A Quiet Passion
Running Time: 125 min.
April 14, 2017 - Toronto - April 14, 2017 - Toronto, Montreal, Vancouver, Ottawa, Calgary, Victoria, Halifax
April 28, 2017 - Vancouver
May 5, 2017 - Calgary, Edmonton, Winnipeg, Halifax
July 11, 2017
July 11, 2017
based on 8 votes and 3 reviews
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Cynthia Nixon, Jennifer Ehle, Keith Carradine, Catherine Bailey
A biopic of American poet Emily Dickinson (Cynthia Nixon) from her teens through her adult life.
Teenage Emily (Emma Bell) suffers through her time at a Christian boarding school. When she returns home, her father, Edward (Keith Carradine), though stern, welcomes her back and allows the strong-minded girl to stay up until all hours of the morning to write poetry.
Living a somewhat reclusive life at the family home in Amherst, Emily manages to find a new friend, Vryling Buffam (Catherine Bailey). When Vryling marries, leaving Emily alone again, she finds comfort in her doting younger sister, Lavinia (Jennifer Ehle), whose loyalty helps her cope with their condescending brother Austin (Duncan Duff).
However, Emily becomes bitter when she falls for the married Reverend Wadsworth (Eric Loren), who enjoys intellectual chats with the young woman but has no romantic feelings for her. She is further vexed when a vengeful editor refuses to continue to publish her poetry.
Tormented by gender inequality and feelings of insecurity, Emily struggles to find her place in life, finally withdrawing from social life after a crisis of faith.
Pacific Northwest Pictures
Roy Boulter, Solon Papadopoulos
"I was so disappointed in this movie and not only because I'm a fierce ED fan and just didn't believe Cynthia Nixon's portrayal. I'm surprised it's gotten such great reviews. The screenplay is terrible. Dickinson's life may have been quiet and appeared uneventful, but this movie has no plot! The first half seemed to be about establishing character and the second half about Dickinson's decline in health and embitterment. The 'witty' banter between the sisters and the mostly fictitious friend was stilted and pointless. Until the half way mark of the film or after, all the dialogue was confusing. Scenes appeared to be isolated from one another, didn't hang together and the pacing was horrible. Too many of Dickinson's poems were crammed in. Nixon's reading of them as a 'soundtrack' was fine, and in some places worked when she spoke them as dialogue, but in many places, not. In the final scene with the casket, several poems were read as though they were one. Dickinson had dozens of 'death poems' and it seemed they wanted to cram as many in as possible. The young cast at the beginning was terrible, but so was the dialogue so it may not have been their fault. Instead of bringing Dickinson to life, this film was like a museum piece. I never once felt I was getting insight into Dickinson or her life. Nixon did an amazing job with what she had to work with and the last half was much more intense and effective than the first. Dickinson's life is admittedly a difficult one to portray. She was an enigma and there's more mystery surrounding her life than clarity. After EDs death, Vinnie destroyed correspondence, poems and papers presumably because they contained personal, perhaps shocking, information. It has been suggested that Dickinson suffered epilepsy, manic depression or sexual abuse, that she was a lesbian, in love with her sister in law, or one of a handful of different men. Read her 'Master Letter"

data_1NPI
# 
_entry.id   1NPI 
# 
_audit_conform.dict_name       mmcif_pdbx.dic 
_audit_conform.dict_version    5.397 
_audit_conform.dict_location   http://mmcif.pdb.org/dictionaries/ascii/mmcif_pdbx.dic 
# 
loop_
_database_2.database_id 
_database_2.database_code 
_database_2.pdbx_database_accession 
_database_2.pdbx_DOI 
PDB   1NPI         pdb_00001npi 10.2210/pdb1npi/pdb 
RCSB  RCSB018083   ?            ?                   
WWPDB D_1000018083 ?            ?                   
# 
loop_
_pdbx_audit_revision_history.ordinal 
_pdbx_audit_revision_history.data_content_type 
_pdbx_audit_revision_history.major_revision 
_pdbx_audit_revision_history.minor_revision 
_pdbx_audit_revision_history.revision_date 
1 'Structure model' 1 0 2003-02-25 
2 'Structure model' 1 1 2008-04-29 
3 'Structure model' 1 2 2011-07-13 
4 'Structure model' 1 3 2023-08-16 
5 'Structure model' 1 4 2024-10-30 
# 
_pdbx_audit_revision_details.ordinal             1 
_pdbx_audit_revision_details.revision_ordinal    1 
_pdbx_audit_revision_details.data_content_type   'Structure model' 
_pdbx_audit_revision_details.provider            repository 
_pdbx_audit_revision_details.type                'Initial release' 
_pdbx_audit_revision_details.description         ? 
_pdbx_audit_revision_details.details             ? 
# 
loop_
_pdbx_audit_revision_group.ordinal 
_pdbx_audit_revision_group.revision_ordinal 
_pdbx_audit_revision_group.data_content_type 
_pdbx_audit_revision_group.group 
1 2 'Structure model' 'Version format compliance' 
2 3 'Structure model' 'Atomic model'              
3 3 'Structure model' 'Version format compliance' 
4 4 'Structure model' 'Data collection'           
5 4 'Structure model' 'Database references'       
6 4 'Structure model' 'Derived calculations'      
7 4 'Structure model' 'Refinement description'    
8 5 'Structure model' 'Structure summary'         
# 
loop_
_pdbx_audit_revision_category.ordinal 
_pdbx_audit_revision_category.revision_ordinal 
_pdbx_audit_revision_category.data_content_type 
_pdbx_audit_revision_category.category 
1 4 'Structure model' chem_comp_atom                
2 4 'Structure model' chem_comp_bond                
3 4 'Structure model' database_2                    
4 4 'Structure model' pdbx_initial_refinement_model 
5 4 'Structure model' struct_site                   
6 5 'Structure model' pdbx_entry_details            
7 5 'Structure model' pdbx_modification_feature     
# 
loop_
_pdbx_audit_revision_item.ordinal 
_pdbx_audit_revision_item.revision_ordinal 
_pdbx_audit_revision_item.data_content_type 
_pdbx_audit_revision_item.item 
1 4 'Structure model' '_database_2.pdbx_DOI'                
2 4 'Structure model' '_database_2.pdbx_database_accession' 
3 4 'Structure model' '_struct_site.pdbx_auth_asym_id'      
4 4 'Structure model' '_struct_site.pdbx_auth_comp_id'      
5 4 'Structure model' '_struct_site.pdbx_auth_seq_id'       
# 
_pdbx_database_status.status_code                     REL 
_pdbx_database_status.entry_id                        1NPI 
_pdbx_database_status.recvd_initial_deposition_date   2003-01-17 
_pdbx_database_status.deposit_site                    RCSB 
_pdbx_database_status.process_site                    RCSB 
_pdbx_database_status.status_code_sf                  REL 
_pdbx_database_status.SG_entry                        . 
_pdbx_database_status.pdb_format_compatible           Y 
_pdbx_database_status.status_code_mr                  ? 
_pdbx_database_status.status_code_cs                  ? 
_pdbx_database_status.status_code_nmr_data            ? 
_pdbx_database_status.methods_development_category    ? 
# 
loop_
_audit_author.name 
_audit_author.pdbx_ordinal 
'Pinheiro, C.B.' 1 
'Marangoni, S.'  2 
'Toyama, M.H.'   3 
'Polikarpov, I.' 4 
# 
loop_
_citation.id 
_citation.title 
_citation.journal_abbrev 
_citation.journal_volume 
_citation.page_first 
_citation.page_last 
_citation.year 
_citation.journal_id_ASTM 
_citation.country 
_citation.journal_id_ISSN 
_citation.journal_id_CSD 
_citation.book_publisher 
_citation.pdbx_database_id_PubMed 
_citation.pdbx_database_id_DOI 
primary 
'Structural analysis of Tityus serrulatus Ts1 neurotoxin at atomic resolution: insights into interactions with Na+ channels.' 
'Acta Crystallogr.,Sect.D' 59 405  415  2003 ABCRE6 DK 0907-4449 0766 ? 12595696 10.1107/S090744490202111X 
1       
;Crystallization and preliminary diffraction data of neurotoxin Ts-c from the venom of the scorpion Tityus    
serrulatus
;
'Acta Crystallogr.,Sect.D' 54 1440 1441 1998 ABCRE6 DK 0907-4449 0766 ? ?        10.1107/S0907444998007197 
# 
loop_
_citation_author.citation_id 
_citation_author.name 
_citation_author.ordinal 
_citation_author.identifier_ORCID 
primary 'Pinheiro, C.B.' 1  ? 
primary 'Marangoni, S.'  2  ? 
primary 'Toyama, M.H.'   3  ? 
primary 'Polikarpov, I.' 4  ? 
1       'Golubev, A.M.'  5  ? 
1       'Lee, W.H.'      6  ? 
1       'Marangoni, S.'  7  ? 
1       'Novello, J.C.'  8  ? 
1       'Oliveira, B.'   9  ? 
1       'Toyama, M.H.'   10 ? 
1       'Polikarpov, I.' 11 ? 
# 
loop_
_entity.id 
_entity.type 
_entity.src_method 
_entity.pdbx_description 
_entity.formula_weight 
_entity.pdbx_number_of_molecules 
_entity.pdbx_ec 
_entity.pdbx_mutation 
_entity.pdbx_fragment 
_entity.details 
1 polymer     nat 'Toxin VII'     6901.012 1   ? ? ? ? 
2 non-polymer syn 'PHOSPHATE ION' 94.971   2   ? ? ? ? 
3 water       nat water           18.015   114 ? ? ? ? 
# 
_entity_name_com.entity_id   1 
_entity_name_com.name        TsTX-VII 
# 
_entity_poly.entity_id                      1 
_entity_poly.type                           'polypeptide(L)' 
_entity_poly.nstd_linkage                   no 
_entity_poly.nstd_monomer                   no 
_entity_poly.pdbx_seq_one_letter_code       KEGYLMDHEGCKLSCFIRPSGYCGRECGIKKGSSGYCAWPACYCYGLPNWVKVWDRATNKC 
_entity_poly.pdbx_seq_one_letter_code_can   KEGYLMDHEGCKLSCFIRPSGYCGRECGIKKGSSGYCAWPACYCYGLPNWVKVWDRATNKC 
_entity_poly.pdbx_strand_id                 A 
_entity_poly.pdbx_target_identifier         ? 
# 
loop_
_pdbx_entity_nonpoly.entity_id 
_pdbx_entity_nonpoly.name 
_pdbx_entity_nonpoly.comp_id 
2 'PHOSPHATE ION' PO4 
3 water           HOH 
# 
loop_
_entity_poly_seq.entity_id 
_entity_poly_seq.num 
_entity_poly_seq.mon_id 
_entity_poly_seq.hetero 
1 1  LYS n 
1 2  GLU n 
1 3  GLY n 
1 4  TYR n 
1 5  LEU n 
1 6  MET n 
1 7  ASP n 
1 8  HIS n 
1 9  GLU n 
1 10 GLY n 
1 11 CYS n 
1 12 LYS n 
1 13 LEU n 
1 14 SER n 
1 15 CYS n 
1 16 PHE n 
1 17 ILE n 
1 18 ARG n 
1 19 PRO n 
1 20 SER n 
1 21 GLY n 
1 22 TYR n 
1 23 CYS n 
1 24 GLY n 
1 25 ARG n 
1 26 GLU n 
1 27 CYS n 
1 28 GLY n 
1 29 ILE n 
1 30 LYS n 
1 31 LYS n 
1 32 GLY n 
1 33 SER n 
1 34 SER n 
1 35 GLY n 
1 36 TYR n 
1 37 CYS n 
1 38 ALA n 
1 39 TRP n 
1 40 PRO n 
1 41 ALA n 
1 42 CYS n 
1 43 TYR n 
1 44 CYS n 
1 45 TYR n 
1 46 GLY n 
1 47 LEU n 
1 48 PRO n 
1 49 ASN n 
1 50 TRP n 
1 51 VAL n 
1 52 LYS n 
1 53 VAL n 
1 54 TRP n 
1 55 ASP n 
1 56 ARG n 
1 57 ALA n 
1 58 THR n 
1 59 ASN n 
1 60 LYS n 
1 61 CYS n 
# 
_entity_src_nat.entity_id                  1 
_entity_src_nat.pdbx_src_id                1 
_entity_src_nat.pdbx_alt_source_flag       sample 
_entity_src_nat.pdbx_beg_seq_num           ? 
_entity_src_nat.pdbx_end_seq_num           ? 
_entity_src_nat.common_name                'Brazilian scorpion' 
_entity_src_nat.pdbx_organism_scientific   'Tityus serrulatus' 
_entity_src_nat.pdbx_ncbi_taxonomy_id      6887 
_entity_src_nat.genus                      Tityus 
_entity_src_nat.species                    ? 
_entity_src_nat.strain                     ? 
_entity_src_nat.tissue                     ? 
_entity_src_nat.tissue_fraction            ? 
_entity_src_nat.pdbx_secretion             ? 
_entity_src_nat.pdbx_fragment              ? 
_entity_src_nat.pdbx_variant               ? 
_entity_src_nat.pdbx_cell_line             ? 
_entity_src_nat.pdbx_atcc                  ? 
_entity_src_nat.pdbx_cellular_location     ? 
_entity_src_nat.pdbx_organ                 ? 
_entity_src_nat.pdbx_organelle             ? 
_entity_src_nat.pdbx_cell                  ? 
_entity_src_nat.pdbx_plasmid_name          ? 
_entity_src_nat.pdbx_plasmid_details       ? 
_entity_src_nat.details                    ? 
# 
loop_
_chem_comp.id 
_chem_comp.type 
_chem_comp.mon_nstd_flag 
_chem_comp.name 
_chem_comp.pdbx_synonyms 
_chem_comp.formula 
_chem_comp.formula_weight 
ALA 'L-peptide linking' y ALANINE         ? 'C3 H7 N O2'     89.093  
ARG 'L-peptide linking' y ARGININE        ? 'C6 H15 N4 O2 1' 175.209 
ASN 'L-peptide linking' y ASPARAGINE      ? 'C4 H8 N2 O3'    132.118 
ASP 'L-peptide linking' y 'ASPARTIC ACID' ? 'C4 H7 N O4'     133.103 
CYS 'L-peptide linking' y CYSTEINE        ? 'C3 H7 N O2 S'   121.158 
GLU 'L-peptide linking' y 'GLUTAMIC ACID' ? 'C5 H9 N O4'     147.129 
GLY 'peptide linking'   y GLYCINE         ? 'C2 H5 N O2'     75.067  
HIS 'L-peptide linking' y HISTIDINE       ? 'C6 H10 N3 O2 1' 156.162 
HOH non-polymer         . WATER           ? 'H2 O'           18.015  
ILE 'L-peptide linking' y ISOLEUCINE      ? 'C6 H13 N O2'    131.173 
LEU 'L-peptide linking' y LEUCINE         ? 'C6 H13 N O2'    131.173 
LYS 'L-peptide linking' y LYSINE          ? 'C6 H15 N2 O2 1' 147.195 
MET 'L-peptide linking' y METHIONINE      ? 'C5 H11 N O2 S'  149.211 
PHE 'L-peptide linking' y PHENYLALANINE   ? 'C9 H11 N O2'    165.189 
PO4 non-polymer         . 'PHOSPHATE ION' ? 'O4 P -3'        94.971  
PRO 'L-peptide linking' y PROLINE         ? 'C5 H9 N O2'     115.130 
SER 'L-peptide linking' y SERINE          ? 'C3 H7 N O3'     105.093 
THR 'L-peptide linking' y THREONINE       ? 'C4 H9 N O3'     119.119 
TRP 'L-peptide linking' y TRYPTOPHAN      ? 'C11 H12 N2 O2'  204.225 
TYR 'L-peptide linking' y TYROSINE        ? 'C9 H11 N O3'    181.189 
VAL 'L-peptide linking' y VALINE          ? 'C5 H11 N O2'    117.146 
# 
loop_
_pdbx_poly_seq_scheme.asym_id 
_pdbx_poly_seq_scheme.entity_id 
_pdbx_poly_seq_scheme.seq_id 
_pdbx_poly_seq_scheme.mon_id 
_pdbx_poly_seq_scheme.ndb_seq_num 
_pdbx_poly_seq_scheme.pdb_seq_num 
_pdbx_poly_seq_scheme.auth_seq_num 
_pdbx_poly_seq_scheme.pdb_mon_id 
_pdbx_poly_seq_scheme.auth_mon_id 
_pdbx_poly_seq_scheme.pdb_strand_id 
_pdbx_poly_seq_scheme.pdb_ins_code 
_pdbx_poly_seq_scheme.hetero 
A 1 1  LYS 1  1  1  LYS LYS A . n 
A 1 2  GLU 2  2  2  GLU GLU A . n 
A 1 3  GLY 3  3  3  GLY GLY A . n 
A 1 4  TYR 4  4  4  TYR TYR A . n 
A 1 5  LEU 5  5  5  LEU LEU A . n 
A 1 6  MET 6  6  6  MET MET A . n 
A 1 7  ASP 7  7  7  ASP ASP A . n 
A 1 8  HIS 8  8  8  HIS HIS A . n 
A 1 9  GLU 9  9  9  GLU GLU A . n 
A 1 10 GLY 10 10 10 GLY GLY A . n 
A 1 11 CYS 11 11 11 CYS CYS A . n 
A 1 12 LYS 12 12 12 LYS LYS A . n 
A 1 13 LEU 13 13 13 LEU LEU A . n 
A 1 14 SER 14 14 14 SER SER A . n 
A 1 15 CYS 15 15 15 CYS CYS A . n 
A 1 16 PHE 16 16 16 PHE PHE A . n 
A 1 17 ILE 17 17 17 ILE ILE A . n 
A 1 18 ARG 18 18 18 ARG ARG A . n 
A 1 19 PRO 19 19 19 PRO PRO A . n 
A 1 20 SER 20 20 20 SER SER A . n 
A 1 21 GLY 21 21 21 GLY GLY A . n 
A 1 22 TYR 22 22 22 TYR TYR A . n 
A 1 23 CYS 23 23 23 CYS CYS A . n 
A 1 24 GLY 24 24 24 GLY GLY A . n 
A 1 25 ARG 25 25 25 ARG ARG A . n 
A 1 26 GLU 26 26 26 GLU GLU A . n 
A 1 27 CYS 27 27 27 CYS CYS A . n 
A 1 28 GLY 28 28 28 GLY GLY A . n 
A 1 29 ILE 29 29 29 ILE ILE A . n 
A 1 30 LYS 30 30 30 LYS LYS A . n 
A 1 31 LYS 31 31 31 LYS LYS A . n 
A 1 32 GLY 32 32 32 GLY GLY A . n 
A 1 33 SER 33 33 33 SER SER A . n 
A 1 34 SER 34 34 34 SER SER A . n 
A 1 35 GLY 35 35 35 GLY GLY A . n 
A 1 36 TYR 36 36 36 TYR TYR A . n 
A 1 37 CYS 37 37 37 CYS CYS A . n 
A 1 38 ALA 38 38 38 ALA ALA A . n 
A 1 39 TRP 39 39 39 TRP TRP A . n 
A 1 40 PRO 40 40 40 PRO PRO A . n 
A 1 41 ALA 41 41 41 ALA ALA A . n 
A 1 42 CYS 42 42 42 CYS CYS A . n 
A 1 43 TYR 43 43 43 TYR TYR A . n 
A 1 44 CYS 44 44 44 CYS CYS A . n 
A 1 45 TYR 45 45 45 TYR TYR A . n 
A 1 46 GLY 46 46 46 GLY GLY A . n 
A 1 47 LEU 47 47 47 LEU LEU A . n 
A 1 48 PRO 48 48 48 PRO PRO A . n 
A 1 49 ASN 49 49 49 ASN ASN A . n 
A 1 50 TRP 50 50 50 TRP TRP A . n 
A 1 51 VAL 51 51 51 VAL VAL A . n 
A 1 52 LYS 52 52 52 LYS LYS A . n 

"Need a reason to go to sleep? Watch this movie"
"Was disappointed. I usually like period movies, but I found this one long and dragging. The acting wasn't that good and since I don't know the life of Emily Dickinson at all, I was at a loss with the timeline. Events sometimes jumped a few days to a few years without me being able to figure out how old she was as the story unfolded."